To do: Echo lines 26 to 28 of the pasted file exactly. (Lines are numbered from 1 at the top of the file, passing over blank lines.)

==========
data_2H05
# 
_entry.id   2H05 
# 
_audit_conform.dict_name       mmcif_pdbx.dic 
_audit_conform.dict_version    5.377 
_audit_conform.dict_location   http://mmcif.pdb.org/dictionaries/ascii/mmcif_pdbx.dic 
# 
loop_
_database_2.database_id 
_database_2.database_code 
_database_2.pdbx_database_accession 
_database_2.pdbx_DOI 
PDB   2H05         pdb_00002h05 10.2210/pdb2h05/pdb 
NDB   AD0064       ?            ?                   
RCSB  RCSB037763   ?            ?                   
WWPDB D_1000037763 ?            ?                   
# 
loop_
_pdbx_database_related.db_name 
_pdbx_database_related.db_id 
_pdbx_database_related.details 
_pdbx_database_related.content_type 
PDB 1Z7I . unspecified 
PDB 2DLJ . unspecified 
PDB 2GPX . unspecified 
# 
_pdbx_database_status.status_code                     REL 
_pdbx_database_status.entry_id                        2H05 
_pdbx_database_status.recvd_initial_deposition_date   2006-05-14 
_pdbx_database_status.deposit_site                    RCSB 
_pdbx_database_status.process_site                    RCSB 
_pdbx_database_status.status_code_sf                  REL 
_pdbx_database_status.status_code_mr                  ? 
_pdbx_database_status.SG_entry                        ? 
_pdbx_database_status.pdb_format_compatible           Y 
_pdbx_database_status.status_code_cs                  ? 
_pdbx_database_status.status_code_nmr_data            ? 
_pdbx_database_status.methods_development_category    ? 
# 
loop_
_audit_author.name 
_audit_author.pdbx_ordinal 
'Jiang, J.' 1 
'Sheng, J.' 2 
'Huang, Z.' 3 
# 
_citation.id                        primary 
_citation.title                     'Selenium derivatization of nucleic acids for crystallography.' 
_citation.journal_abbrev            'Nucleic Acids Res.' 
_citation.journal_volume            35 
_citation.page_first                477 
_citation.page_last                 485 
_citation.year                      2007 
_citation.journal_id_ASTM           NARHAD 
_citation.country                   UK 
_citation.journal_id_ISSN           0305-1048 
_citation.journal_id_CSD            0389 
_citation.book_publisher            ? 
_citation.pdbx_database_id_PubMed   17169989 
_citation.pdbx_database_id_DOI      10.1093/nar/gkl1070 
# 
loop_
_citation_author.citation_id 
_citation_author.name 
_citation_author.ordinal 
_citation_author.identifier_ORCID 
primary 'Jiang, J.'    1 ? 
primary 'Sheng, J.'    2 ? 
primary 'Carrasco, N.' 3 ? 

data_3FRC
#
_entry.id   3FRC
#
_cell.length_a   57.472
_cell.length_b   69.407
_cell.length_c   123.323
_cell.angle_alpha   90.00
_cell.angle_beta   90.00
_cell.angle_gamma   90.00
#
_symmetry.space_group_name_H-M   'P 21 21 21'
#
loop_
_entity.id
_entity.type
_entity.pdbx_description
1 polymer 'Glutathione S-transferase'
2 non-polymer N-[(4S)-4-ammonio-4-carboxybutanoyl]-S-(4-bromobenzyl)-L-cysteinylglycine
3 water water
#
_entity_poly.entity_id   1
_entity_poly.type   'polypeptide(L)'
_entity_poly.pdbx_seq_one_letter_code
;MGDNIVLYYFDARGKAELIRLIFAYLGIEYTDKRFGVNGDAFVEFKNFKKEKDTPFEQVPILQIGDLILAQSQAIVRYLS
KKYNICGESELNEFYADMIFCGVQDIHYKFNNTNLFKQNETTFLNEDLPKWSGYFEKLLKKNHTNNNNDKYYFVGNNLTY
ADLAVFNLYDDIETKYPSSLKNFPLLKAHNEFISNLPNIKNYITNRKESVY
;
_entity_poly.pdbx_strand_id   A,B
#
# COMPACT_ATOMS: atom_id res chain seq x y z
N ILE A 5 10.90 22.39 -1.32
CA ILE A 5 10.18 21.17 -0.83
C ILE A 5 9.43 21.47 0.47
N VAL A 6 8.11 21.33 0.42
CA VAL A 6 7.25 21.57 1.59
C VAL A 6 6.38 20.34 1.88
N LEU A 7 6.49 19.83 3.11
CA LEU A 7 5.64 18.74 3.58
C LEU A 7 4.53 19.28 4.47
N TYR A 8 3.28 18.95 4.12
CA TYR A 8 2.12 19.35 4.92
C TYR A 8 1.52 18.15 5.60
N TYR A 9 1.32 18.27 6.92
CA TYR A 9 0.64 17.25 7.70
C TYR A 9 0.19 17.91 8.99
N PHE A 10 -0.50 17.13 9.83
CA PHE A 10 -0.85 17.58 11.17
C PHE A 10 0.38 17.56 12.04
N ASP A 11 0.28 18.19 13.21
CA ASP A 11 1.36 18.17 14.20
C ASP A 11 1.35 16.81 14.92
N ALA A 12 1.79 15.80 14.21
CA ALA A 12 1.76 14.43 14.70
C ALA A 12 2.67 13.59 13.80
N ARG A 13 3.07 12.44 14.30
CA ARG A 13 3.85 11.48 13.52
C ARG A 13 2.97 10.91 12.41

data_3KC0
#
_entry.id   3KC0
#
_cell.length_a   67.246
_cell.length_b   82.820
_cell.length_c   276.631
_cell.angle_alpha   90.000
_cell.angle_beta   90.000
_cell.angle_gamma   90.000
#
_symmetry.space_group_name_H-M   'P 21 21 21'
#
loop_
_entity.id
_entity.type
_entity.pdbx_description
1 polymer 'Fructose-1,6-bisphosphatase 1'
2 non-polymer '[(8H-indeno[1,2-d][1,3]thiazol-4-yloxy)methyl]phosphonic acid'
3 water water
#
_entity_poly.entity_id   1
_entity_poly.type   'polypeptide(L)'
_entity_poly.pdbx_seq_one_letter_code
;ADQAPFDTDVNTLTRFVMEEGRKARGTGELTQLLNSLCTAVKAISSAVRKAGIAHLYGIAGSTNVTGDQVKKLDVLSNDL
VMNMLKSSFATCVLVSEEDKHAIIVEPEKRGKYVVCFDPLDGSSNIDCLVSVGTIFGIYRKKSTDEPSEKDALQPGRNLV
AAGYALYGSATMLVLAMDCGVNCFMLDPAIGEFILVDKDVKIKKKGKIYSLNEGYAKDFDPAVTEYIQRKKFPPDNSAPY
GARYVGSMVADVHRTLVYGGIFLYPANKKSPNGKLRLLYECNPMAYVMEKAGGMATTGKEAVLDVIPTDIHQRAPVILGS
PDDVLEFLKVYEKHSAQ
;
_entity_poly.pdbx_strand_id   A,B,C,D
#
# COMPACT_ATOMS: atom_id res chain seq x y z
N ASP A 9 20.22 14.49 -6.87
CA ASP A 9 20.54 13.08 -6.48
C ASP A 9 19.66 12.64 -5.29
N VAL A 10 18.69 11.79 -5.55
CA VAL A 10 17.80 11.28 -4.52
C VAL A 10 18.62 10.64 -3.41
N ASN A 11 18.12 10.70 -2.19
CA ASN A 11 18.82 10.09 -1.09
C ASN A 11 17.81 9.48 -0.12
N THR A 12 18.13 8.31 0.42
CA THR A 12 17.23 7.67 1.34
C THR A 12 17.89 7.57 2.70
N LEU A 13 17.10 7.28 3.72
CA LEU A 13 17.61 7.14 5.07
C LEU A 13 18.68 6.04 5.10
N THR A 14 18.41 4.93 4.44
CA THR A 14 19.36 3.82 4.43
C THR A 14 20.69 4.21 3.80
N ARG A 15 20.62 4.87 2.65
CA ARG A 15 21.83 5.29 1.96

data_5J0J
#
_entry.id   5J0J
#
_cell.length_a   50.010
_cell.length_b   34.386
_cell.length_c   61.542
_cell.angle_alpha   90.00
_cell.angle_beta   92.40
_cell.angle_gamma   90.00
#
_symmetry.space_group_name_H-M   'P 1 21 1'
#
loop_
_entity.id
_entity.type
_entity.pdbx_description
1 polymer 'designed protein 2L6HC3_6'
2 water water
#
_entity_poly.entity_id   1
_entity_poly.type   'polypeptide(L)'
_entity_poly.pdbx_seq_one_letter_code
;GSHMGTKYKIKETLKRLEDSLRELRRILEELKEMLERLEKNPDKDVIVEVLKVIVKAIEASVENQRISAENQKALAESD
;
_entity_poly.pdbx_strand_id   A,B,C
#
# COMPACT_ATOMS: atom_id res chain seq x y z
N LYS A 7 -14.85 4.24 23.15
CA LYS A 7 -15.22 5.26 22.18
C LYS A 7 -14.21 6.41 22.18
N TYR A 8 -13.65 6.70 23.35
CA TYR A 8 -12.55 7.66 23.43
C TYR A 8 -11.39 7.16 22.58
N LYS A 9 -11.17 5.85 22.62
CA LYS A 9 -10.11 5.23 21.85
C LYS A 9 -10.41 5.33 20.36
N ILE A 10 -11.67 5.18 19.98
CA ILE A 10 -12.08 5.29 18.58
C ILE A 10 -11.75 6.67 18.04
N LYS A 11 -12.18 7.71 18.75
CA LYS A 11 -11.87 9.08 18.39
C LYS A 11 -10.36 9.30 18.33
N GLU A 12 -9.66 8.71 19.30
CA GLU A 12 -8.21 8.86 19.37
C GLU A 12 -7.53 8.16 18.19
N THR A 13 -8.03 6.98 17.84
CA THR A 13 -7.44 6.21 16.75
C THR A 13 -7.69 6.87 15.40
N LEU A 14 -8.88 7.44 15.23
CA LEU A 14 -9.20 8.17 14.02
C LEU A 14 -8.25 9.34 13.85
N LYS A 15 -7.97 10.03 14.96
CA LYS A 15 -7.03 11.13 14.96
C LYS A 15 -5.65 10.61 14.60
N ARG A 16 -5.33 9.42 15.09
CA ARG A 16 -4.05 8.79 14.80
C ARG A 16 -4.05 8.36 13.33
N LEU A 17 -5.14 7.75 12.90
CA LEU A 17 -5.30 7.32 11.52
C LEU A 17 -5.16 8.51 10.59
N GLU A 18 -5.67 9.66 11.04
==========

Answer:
PDB 2GPX . unspecified 
# 
_pdbx_database_status.status_code                     REL 